• Reporting: Regular, detailed reports on the property’s financials and maintenance status are essential for keeping you informed. Ensure a property manager has a clear and specific answer for this request.

Reputation and Reviews

  • References: Ask for and check direct references from other property owners who have used their services.

  • Online Reviews: Look at online reviews and ratings on platforms like Google, Yelp, and the Better Business Bureau. Consider reviews not just from other property owners but also from previous residents. After all, if a property manager only focuses on great service for owners to the detriment of residents, turnover is likely which means less income for you and potentially less desirable residents inhabiting your home.

Resident Management

  • Screening Process: Inquire about a property manager’s resident screening process to ensure it is thorough and designed to find reliable residents.

  • Retention Strategies: Good property managers should have strategies in place to retain good residents, such as responsive maintenance services and clear communication.

Maintenance and Vendor Management

  • In-House vs. Outsourced: Find out if a manager has in-house maintenance staff or if they rely on external vendors, and how they ensure quality and cost control.

  • Emergency Handling: Ask about their process for handling maintenance emergencies and routine repairs.

Legal and Regulatory Compliance

  • Knowledge: Ensure a property manager is knowledgeable about fair housing laws, local ordinances, and other regulations that affect property management.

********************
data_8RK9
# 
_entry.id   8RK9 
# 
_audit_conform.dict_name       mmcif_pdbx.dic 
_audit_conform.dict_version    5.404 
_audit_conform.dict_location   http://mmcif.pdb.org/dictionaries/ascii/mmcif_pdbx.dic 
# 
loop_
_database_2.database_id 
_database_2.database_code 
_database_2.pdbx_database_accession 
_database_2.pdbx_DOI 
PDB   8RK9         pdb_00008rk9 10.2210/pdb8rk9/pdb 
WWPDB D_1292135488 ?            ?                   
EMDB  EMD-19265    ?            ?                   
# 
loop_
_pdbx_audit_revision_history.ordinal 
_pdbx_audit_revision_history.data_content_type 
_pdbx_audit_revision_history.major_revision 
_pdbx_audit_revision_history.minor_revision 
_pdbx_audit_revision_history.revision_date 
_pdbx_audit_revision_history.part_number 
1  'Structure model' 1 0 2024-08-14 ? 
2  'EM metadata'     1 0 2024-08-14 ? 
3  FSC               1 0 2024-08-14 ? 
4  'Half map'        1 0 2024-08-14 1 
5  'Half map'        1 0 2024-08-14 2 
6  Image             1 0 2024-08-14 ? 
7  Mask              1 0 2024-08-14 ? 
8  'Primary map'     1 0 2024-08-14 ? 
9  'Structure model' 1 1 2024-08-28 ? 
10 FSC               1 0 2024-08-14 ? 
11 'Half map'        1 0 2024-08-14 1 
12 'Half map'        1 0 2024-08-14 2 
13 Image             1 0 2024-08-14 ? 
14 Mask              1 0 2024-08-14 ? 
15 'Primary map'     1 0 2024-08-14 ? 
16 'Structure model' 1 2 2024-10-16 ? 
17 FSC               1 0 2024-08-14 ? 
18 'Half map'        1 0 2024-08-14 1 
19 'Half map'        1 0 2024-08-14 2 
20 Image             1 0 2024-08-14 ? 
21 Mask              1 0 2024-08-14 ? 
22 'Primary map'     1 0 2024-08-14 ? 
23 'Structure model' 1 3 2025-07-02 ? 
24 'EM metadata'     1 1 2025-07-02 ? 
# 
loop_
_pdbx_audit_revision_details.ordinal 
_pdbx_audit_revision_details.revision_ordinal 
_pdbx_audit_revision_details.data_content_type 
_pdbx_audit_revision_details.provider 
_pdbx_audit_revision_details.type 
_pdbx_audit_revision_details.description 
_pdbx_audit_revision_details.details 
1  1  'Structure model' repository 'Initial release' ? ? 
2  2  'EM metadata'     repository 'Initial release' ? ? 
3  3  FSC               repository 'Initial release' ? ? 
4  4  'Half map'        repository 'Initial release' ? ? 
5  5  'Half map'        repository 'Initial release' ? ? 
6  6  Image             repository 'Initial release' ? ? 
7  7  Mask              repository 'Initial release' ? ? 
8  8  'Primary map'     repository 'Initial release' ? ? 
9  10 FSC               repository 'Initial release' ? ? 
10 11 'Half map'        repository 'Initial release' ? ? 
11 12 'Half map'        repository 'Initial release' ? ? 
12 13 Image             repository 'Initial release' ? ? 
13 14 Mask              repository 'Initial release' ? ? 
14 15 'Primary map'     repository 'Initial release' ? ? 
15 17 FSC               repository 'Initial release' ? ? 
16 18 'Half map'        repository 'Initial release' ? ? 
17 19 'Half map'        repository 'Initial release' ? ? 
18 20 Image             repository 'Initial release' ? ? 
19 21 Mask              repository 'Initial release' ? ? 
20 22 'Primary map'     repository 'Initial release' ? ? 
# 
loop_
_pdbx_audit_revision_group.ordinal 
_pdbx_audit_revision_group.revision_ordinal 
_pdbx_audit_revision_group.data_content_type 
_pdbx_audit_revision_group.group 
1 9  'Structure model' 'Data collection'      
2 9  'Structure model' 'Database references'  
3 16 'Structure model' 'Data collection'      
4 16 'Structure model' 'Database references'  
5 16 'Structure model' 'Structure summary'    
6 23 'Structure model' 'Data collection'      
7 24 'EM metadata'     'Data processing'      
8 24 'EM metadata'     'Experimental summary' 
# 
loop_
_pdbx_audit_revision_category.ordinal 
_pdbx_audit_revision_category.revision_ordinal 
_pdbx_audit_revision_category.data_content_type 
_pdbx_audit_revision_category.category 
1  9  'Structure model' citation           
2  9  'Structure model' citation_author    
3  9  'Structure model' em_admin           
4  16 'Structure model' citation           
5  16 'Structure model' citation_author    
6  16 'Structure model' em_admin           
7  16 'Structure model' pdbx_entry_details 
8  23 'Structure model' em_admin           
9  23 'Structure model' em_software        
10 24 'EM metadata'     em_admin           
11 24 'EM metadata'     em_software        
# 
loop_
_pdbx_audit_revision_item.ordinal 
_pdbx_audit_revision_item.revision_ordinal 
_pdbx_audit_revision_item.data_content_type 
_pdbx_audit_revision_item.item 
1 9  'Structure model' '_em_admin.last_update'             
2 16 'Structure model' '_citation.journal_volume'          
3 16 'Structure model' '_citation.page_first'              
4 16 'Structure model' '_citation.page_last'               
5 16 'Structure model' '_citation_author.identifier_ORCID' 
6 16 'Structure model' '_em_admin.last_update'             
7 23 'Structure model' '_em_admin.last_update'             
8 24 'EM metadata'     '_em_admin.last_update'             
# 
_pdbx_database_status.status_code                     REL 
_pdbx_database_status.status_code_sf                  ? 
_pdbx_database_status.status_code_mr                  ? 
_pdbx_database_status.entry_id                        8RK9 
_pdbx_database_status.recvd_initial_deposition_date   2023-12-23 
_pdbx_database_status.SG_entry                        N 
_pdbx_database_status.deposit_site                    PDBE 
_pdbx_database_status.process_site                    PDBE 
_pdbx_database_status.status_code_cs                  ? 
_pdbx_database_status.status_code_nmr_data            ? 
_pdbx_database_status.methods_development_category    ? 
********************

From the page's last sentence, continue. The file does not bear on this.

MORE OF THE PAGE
• Compliance: Every property manager should have processes in place to ensure compliance with all relevant laws and regulations.

Research Market Rate for Your Rental

To get a good idea of what your home will rent for, as well as your potential income, it’s essential to estimate your rental rate. To determine the appropriate rate for your property, do some research into the local rental market including what comparable rentals are listed for in your area with adjustments for your property’s features and amenities and market demand and seasonal trends.

There are several tools online that provide rental market data essential for this process including Rentometer, Zillow rental manager, and more. Once you have identified the appropriate rental rate for your property, you can start creating financial projections around how your home may perform as a rental and how much passive income you could potentially generate.

Gather and Organize All Financial Paperwork

Once you have a solid understanding of how much your property can be listed for, it’s time to get clear on the expenses associated with the home. Gather all of your utility bills, mortgage information, taxes, and other financial paperwork. By organizing all of this information in one place, not only will you be able to gain a clearer picture of what it costs to own the property, you will also be able to provide this information to a property manager and transition them into managing your property when the time comes.

Identify & Facilitate Repairs and Improvements

Get your rental ready!

Repairs and improvements are common for rental properties and should be planned for proactively! Take the time now to evaluate your home through the eyes of a renter and identify what can and should be done to get it ready for residents.